North to Alaska

It's hard to pinpoint just what makes a mystery mysterious. But if you hard-boil it down, it's all about the atmosphere. For Raymond Chandler, it was a Los Angeles full of mooks and wise guys and gorgeous dames; for James Lee Burke, it's something lurking under the surface of a Louisiana bayou. For John Straley, it's Alaska--a place wild and strangely urbane all at once.

Straley knows his way around the territory--he's been living up north with his marine-biologist wife for more than twenty years. So when his P.I. protagonist Cecil Younger describes a raven on a log in Sitka, you can see its black sheen and cold eyes and understand something about its soul.

It helps that Straley came to writing as a poet. "I love language," he says. "Actually, I'm dyslexic, and that's what brought me to poetry--I read like some listen to music. Language has a sound to me that's not necessarily meaning but just a collection of letters." He's also a lover of oral history and storytelling and has spent the last fifteen years working as a private investigator. All together, you've got the potential for a bang-up detective yarn.

Straley's fourth Younger novel, The Angels Will Not Care, a book he'll sign this week at the Rue Morgue in Boulder, delivers the goods. Set on an Alaska-coast cruise ship, it blends a LoveBoat-gone-awry ambience, contemporary issues and the forces of nature inevitable in a book about Alaska. At the center is Younger, a battered piece of the landscape himself, with his autistic foil Todd and lady friend Jane Marie in the periphery to diffuse the action.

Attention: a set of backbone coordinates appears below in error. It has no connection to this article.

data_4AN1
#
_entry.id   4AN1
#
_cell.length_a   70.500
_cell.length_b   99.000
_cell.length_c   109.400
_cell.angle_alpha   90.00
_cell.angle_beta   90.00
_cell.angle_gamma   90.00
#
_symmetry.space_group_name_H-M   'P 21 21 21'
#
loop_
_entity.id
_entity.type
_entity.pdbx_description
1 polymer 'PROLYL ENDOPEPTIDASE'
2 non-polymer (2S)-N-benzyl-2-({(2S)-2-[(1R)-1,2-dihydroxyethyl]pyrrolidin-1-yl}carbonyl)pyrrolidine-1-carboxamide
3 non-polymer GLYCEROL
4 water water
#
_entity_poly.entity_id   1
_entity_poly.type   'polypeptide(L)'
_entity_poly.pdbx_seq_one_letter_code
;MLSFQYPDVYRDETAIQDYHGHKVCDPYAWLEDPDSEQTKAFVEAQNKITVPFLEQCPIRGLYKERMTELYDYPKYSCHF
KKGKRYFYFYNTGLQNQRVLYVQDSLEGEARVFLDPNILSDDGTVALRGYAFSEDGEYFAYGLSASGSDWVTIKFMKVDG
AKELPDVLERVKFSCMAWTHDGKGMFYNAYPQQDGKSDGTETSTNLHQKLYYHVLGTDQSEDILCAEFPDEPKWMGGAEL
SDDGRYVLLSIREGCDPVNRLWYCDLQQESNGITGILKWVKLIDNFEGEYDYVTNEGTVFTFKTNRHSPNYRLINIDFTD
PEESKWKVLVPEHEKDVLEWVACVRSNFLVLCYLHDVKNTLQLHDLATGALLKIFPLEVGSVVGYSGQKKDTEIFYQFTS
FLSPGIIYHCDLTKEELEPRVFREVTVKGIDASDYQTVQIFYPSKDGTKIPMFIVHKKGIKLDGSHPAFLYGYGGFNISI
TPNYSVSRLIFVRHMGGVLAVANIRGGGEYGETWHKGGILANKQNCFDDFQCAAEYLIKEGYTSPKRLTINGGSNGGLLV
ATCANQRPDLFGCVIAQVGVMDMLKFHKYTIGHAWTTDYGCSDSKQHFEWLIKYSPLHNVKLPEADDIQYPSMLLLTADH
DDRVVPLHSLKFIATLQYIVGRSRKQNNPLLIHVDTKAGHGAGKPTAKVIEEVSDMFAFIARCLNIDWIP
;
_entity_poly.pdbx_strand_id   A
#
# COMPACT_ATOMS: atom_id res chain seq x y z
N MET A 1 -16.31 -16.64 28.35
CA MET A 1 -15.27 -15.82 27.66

Younger "represents the way I would want to look like if I were a character in a book," Straley says, though he admits there are elements of his own personality buried in Younger's temperament. "In reality, he's like the best and worst of my experiences as a private investigator, but it's the best and worst in extremes: In real life, criminal defense investigation is terribly mundane and grindingly slow, so I had to put in more action."

When Younger bumps elbows with Alaska herself, the chemistry begins to simmer. "For me, southeast Alaska is a great place for mysteries," Straley says. "The towns are usually on an island or landlocked and roadlocked, so these communities are surprisingly cosmopolitan--like small cities, close together but surrounded by wild country." Younger is clearly a personality determined by that rarefied geographical climate. "In Cecil's character, there's a sort of deep unhappiness and sorrow you encounter when people's lives go screwy," Straley says. "Add the fact that more than one hundred inches of rain fall annually in Sitka, and it makes for a pretty gloomy mood."

Straley's now taking a break from the Younger series to write a thriller of a different color, but he vows that Cecil is far from finished. "I still have a lot of Cecil stories," Straley says. "But he's going to have to backslide a little--I can't see him getting really healthy and jogging and eating vegetarian food." And though he still keeps an office in Sitka, Straley's begun turning away cases in order to spend more time with his family and writing. "I'm tired of the life of crime," he contends. But success as a writer fuels his muse--just don't expect it to spoil a good thing.

--Froyd

John Straley signs The Angels Will Not Care, 7 p.m. August 24, Rue Morgue Bookstore, 946 Pearl Street, Boulder, 443-8346.

 
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